General Portland Cement Co. v. U.S.

Decision Date10 October 1980
Docket NumberNo. 77-2831,77-2831
Citation628 F.2d 321
Parties80-2 USTC P 9720 GENERAL PORTLAND CEMENT CO., Plaintiff-Appellee Cross-Appellant, v. UNITED STATES of America, Defendant-Appellant Cross-Appellee.
CourtU.S. Court of Appeals — Fifth Circuit

Kenneth J. Mighell, U.S. Atty., Fort Worth, Tex., Martha J. Stroud, Asst. U.S. Atty., Dallas, Tex., David E. Carmack, Gilbert E. Andrews, Acting Chief, App. Section, M. Carr Ferguson, Asst. Atty. Gen., Tax Division, U.S. Dept. of Justice, Washington D.C., Grant W. Wiprud, Atty., Tax Div., Francis J. Blanchfield, Jr., Dept. of Justice, Washington, D.C., for defendant-appellant cross-appellee.

Buford P. Berry, Emily A. Parker, Dallas, Tex., Michael J. Roach, Washington, D.C., for plaintiff-appellee cross-appellant.

Appeals from the United States District Court for the Northern District of Texas.

Before GOLDBERG, FAY, and ANDERSON, Circuit Judges.


In this case General Portland Cement Co. (sometimes referred to as taxpayer) filed suit for refund of federal income taxes and assessed interest for the years 1960 through 1968 in the total amount of $2,178,046.42.

All of the issues before this court involve the percentage depletion deduction allowed by Section 613 of the Internal Revenue Code of 1954, as amended, 1 and all except the interest issue involve the proportionate profits method. The issues are: (1) the proper treatment under the proportionate profits method of certain items: the bagging premium and the costs of the bagging operation, and the costs of loading bulk cement and other distribution costs; (2) the proper treatment under the proportionate profits method of the discount offered by taxpayer to its customers for prompt payment; and (3) the proper treatment of certain items of interest income and expense in calculating the "50% limit." 2 The district court's decision, reported at 438 F.Supp. 27, sustained the government's position both with respect to the treatment of the cost of loading bulk cement and other distribution costs and with respect to the treatment of the bag premium and the costs of the bagging operations. With respect to these items, we affirm. The district court held for the taxpayer with respect to the proper treatment of the discount; we reverse that holding. The district court also held for the taxpayer on the interest issue; with respect to that issue, we affirm.

Part I of this opinion will set out certain details concerning the manufacture of cement which we hope will contribute to an understanding of the issues. Part II will explain the mechanics of the percentage depletion deduction and the proportionate profits method. Parts III, IV, and V discuss respectively the three issues listed above. The facts relevant to each issue are set out in the part of the opinion discussing that issue.


Taxpayer is an integrated mining and manufacturing company producing cement. In the production of cement, taxpayer generally extracts limestone (source of calcium carbonate), shale, and/or clay (source of silica, alumina and iron). These minerals are conveyed to a primary crusher which crushes the minerals. The crushed mineral is stockpiled near the cement plant along with other necessary minerals, which are either purchased or extracted from taxpayer's quarries. These materials then undergo a raw grinding process in which water is added to make a mixture having the appearance of mud. The product of this raw grinding process is called "slurry." The slurry is then pumped to large blending and storage tanks where it is continually agitated to keep the solids from settling and to keep the mixture homogeneous. The slurry is then moved from the blending and storage tank as "kiln feed" into a large rotary kiln where it is burned. Complex chemical reactions occur in the kiln, and a cement clinker results from this burning process. The cement clinker is cooled, and later the clinker, along with gypsum, is ground into finished cement. The finished cement is then conveyed to storage silos at the plant where it is stored until it is shipped by rail, barge, or truck, either directly to taxpayer's customers or to distribution terminals operated by taxpayer in cities other than those where taxpayer maintains plants. When cement has been transported to a distribution terminal, customers may take delivery there or it may be shipped to them from there. Taxpayer loads the bulk cement from the storage silo, located either at the plant or at a distribution terminal, directly into rail cars, barges, or trucks for shipment.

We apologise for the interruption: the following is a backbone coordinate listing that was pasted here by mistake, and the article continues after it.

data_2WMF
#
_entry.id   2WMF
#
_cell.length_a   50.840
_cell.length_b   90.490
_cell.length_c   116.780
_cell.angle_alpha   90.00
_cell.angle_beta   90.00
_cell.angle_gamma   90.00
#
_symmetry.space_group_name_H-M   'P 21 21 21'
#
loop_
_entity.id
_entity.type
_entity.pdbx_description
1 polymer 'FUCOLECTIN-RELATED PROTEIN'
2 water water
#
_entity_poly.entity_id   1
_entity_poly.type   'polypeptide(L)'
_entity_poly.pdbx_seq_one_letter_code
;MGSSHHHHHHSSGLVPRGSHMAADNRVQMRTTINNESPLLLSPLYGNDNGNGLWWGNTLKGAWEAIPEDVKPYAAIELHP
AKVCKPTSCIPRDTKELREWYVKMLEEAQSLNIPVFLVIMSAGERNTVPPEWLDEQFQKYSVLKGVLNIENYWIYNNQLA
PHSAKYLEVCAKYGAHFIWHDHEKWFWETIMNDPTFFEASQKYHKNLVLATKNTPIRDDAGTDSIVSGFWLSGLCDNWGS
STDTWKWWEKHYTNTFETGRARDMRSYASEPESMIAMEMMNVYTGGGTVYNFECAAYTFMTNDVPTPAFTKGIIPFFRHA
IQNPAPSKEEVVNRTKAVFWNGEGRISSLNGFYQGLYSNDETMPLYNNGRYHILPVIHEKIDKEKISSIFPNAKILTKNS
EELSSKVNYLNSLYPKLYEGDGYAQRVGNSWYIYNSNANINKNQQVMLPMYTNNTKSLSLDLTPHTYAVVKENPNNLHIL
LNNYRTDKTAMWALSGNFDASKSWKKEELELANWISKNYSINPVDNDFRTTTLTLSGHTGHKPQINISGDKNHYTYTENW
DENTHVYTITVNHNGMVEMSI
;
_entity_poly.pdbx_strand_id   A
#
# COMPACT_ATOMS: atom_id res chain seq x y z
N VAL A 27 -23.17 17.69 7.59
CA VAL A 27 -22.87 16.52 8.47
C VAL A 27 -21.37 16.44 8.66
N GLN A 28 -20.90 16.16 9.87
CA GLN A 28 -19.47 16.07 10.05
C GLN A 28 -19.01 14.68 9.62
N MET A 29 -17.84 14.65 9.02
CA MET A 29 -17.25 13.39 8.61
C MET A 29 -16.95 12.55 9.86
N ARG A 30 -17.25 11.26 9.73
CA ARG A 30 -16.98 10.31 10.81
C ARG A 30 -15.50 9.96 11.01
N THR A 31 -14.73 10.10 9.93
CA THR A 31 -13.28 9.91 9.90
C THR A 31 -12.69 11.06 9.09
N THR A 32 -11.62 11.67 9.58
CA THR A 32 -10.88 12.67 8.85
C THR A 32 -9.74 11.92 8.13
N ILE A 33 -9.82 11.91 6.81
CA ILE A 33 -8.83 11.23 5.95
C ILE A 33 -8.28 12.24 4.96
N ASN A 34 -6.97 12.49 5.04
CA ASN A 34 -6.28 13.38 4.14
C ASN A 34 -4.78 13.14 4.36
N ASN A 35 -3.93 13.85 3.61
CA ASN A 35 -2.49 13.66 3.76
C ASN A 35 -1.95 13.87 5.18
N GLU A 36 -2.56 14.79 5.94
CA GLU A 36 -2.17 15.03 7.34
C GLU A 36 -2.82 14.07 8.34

Approximately 10% to 20% of taxpayer's sales are in bags, rather than in bulk. Upon receiving an order for bagged cement, the finished bulk cement is conveyed from the storage silo to a bagging machine. After the bag is filled according to weight, the bagged cement is hand loaded onto a truck or rail car for shipment to the customer.